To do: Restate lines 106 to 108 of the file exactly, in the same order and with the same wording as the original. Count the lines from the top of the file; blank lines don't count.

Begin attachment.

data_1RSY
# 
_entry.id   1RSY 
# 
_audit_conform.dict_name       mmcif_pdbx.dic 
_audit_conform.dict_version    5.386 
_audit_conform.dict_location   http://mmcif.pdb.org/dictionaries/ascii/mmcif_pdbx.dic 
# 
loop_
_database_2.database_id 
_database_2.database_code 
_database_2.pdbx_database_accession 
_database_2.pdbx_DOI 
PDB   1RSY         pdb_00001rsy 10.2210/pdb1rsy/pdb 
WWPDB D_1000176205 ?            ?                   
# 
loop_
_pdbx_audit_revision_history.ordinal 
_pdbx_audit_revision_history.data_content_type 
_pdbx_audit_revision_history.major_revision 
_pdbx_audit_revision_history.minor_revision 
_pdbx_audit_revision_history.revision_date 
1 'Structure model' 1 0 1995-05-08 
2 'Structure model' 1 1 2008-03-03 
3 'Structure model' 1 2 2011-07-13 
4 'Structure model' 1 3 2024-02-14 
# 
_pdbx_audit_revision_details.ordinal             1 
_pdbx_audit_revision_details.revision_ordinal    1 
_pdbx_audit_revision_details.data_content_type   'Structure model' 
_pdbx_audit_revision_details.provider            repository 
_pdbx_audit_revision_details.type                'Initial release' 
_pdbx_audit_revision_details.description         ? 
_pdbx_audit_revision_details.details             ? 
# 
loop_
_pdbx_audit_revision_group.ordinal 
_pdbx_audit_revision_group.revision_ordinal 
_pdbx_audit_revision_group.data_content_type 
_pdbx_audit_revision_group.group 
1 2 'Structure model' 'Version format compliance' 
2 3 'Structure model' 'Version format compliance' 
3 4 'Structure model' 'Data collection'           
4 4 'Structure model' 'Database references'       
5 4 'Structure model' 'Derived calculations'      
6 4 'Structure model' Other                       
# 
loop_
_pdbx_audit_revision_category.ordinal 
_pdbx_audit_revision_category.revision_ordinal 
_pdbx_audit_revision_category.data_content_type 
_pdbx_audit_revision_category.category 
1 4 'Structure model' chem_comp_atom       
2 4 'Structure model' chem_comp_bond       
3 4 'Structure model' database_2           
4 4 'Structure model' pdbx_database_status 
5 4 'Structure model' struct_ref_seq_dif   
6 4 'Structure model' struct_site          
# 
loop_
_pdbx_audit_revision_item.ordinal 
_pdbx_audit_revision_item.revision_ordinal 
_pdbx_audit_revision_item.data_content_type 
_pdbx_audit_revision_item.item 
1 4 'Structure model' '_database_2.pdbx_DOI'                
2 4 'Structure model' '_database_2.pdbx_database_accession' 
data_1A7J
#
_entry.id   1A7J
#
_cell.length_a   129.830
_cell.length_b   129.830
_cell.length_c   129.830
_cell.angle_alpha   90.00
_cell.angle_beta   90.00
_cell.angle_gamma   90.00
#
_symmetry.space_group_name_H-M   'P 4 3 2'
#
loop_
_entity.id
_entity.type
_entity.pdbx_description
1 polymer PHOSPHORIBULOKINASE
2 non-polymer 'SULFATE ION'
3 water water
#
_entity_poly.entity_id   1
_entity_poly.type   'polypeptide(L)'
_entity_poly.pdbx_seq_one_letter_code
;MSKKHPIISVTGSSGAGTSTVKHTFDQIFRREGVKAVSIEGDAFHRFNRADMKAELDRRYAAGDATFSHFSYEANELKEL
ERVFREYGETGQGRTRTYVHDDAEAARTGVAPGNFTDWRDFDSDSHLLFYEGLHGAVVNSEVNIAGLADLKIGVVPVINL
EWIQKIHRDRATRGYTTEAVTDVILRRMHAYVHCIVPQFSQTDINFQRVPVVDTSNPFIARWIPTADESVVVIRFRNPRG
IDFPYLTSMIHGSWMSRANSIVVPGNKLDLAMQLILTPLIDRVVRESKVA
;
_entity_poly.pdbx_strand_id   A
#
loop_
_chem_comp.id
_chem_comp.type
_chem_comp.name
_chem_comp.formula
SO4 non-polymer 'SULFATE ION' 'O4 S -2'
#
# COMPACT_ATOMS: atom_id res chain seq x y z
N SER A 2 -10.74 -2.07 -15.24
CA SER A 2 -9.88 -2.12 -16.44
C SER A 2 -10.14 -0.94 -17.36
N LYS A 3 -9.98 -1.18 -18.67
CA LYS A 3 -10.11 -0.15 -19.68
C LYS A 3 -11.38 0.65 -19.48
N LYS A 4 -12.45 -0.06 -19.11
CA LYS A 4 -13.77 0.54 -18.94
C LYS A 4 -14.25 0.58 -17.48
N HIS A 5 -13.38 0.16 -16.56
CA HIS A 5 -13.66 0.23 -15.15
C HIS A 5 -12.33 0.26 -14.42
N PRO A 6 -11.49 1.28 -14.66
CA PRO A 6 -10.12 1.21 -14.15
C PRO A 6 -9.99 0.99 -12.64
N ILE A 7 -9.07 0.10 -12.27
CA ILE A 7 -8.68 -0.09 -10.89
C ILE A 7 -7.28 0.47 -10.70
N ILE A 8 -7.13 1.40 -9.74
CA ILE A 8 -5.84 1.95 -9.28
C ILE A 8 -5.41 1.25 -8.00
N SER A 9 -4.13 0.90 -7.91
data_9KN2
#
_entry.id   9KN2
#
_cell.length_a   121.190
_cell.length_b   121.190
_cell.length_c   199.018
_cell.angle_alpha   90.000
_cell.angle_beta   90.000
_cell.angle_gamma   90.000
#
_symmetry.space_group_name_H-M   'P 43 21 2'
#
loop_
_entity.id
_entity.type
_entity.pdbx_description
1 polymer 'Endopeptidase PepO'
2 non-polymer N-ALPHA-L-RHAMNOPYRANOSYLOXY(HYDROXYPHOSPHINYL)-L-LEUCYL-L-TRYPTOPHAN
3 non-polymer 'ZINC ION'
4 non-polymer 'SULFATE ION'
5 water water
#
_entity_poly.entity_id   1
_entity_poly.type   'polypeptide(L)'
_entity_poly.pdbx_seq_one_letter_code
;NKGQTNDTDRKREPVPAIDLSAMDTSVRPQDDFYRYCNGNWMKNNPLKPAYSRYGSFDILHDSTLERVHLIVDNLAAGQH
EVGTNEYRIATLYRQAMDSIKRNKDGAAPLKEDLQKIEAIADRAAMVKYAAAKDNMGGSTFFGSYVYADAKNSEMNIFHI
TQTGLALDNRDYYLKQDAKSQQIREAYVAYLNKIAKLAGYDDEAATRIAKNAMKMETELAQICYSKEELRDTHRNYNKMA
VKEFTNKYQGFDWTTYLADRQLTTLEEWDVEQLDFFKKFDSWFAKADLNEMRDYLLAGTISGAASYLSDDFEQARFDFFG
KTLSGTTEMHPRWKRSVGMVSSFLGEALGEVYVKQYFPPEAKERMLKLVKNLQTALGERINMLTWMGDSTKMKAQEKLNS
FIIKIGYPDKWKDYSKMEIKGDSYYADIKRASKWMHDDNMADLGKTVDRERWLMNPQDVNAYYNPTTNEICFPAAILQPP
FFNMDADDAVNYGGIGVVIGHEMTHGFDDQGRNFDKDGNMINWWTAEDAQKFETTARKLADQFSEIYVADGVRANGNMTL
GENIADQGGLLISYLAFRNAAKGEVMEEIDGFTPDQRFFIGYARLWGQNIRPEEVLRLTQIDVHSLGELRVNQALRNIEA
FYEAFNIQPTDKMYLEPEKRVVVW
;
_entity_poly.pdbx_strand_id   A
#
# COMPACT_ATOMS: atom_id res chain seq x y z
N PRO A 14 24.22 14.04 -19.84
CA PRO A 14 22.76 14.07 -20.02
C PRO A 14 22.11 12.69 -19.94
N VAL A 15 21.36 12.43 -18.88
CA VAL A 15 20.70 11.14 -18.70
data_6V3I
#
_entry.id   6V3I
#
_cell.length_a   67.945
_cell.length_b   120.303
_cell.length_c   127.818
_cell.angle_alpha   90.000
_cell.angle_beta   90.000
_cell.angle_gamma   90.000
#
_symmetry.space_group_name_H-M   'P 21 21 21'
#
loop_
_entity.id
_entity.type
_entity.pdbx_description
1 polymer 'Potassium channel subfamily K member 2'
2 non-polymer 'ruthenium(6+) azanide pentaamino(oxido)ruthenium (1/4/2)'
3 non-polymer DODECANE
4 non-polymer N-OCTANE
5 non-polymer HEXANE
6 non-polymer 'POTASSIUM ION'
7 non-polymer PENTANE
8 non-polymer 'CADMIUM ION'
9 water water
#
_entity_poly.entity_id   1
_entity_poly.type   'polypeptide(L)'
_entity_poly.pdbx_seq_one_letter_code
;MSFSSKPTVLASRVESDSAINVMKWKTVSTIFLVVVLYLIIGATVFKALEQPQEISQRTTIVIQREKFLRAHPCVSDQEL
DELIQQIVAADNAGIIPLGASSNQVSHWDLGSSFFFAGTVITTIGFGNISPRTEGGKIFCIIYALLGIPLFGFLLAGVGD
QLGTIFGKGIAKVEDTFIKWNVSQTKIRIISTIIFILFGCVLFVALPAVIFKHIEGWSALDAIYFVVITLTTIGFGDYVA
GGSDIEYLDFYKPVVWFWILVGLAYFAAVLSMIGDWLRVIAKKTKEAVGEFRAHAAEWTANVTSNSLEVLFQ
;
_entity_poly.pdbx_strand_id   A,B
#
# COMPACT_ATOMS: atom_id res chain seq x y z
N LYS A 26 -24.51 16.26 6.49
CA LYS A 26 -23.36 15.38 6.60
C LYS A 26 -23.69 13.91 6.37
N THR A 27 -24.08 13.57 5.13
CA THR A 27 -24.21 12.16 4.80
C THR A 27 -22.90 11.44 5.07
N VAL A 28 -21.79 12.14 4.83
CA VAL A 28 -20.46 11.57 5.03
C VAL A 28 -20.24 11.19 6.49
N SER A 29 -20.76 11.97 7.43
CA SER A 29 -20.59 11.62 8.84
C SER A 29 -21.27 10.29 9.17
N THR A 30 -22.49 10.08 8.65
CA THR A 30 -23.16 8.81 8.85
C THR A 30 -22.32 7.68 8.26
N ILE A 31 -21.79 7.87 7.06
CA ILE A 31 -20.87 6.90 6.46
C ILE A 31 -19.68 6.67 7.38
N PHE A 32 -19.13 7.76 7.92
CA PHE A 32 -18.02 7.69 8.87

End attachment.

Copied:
N SER A 2 -10.74 -2.07 -15.24
CA SER A 2 -9.88 -2.12 -16.44
C SER A 2 -10.14 -0.94 -17.36